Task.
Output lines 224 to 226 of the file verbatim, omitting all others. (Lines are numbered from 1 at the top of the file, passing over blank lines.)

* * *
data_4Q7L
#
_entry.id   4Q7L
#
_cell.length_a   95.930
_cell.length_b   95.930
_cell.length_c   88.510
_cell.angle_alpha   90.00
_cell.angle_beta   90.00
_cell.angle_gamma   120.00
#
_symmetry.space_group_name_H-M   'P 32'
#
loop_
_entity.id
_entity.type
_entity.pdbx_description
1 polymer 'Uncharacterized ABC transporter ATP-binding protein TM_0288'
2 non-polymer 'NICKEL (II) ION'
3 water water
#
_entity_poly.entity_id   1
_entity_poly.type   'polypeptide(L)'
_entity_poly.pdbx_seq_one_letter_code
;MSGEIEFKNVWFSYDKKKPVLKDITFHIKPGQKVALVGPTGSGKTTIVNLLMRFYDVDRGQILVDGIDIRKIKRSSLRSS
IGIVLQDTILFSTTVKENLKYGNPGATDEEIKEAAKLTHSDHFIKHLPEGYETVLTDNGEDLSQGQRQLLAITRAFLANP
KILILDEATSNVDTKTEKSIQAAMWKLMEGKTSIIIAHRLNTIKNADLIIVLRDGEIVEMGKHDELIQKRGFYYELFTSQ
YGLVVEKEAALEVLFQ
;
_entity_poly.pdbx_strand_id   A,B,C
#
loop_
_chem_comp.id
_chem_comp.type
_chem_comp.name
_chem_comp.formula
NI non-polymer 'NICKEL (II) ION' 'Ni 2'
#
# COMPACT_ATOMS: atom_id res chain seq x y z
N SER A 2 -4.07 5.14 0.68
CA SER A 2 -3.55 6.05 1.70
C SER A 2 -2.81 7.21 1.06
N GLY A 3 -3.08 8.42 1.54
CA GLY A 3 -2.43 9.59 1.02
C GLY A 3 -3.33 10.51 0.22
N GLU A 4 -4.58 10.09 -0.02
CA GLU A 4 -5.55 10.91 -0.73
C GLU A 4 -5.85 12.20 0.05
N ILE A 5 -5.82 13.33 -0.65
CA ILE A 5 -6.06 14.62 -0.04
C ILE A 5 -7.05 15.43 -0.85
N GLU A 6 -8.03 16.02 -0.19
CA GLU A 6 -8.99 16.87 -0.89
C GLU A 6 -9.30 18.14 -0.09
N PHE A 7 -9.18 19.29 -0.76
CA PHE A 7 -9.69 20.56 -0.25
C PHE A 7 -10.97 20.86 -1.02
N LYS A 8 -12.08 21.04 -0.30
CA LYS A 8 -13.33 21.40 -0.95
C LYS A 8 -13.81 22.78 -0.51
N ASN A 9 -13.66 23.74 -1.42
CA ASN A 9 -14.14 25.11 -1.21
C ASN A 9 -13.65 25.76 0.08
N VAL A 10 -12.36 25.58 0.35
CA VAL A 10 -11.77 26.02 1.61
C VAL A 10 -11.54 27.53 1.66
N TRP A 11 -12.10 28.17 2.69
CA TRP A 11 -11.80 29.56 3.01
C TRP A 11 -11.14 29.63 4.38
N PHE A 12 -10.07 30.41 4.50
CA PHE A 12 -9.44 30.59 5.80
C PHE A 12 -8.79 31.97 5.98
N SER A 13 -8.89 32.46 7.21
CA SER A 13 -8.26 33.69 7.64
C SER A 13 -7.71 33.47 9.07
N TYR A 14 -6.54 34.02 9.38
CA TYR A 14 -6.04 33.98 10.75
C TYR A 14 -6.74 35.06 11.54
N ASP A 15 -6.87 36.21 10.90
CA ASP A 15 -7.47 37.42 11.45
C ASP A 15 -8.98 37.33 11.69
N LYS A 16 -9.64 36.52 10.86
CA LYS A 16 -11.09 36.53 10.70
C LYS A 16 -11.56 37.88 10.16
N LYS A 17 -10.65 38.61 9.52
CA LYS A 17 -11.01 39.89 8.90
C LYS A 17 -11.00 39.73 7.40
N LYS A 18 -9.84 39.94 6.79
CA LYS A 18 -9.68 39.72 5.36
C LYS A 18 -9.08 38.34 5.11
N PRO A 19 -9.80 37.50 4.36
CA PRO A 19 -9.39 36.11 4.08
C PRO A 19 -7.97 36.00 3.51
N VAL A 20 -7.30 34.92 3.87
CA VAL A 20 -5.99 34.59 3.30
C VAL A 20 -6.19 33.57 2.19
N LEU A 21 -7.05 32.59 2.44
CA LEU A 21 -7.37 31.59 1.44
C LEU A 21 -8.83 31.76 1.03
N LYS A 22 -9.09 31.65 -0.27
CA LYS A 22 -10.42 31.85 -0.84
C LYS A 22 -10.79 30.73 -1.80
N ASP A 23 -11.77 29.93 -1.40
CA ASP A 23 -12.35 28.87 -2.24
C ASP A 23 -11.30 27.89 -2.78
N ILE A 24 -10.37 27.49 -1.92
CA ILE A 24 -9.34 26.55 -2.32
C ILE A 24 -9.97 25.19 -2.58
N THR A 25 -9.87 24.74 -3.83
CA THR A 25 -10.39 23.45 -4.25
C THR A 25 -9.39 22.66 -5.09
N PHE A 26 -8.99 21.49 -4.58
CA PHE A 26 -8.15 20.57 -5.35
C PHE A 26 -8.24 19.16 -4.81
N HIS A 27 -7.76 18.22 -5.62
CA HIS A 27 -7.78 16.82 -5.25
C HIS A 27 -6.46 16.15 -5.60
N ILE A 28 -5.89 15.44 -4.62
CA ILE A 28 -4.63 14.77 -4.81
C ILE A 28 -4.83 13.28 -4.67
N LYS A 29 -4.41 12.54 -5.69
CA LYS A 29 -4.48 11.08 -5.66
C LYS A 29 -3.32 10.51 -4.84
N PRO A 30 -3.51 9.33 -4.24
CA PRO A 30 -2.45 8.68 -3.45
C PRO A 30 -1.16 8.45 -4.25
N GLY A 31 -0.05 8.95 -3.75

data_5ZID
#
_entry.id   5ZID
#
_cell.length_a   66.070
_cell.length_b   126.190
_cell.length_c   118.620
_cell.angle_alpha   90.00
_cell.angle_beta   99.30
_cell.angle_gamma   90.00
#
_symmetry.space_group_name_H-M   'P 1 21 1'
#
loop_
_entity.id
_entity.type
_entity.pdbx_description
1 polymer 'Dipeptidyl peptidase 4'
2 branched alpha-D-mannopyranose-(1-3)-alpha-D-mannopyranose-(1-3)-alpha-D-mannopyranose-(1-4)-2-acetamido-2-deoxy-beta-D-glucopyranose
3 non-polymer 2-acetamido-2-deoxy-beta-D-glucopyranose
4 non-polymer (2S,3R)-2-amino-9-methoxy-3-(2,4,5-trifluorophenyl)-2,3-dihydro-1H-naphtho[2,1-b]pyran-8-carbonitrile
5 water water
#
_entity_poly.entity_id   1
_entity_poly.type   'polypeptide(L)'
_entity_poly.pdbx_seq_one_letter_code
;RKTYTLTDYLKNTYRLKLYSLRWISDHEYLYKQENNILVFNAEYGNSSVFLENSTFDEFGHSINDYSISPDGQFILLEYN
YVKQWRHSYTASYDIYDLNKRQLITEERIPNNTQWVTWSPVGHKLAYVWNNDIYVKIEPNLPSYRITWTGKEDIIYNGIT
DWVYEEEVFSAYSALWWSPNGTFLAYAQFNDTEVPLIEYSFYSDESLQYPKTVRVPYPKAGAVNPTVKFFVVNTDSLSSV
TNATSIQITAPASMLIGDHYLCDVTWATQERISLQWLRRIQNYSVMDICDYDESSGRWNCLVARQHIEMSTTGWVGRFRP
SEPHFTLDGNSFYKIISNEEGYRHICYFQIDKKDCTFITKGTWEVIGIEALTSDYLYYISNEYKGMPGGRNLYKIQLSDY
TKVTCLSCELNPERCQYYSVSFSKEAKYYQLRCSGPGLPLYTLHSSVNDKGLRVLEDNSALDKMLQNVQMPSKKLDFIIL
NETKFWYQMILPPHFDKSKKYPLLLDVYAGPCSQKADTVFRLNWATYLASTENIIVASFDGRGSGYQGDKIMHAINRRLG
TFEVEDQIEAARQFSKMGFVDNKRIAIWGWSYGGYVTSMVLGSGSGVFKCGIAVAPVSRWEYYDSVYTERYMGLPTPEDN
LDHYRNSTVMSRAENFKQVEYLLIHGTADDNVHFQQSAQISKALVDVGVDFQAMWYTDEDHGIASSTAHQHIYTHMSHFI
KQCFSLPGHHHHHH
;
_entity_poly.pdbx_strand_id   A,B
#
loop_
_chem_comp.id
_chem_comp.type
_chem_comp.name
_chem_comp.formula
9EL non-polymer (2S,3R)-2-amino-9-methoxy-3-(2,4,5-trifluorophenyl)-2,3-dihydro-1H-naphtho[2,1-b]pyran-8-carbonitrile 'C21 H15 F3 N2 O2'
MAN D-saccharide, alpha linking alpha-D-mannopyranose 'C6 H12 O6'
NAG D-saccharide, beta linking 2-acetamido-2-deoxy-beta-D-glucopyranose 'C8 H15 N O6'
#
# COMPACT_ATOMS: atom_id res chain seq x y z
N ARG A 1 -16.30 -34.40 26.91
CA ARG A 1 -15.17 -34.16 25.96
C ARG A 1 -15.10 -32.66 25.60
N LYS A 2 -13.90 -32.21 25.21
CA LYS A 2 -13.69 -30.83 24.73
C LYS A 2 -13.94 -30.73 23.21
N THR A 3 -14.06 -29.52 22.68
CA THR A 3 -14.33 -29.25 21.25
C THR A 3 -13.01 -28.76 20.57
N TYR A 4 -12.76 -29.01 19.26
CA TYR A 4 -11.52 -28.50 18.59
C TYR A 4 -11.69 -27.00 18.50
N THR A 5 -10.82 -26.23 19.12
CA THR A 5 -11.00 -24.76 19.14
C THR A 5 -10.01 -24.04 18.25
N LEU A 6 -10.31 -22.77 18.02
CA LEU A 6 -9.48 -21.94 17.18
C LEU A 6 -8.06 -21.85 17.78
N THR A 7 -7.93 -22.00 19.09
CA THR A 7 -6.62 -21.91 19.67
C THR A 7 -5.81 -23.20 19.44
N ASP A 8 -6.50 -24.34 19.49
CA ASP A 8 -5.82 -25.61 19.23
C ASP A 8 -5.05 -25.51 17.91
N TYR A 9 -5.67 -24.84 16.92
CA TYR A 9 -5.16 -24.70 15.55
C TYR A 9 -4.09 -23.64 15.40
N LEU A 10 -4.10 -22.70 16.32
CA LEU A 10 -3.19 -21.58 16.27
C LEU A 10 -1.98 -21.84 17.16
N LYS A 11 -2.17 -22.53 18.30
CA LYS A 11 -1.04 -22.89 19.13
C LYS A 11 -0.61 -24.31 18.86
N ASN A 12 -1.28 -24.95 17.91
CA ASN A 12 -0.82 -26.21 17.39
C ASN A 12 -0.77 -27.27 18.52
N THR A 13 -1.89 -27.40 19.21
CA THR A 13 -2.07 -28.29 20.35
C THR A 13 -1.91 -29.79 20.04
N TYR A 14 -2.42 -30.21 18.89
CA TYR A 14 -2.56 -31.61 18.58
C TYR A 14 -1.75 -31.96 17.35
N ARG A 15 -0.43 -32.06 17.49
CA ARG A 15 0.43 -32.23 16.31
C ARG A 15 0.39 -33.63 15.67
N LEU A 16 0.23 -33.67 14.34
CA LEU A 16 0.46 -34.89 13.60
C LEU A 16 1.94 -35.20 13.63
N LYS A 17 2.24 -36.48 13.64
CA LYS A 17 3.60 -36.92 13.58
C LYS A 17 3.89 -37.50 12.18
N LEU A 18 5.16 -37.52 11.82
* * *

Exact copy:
C LEU A 16 1.94 -35.20 13.63
N LYS A 17 2.24 -36.48 13.64
CA LYS A 17 3.60 -36.92 13.58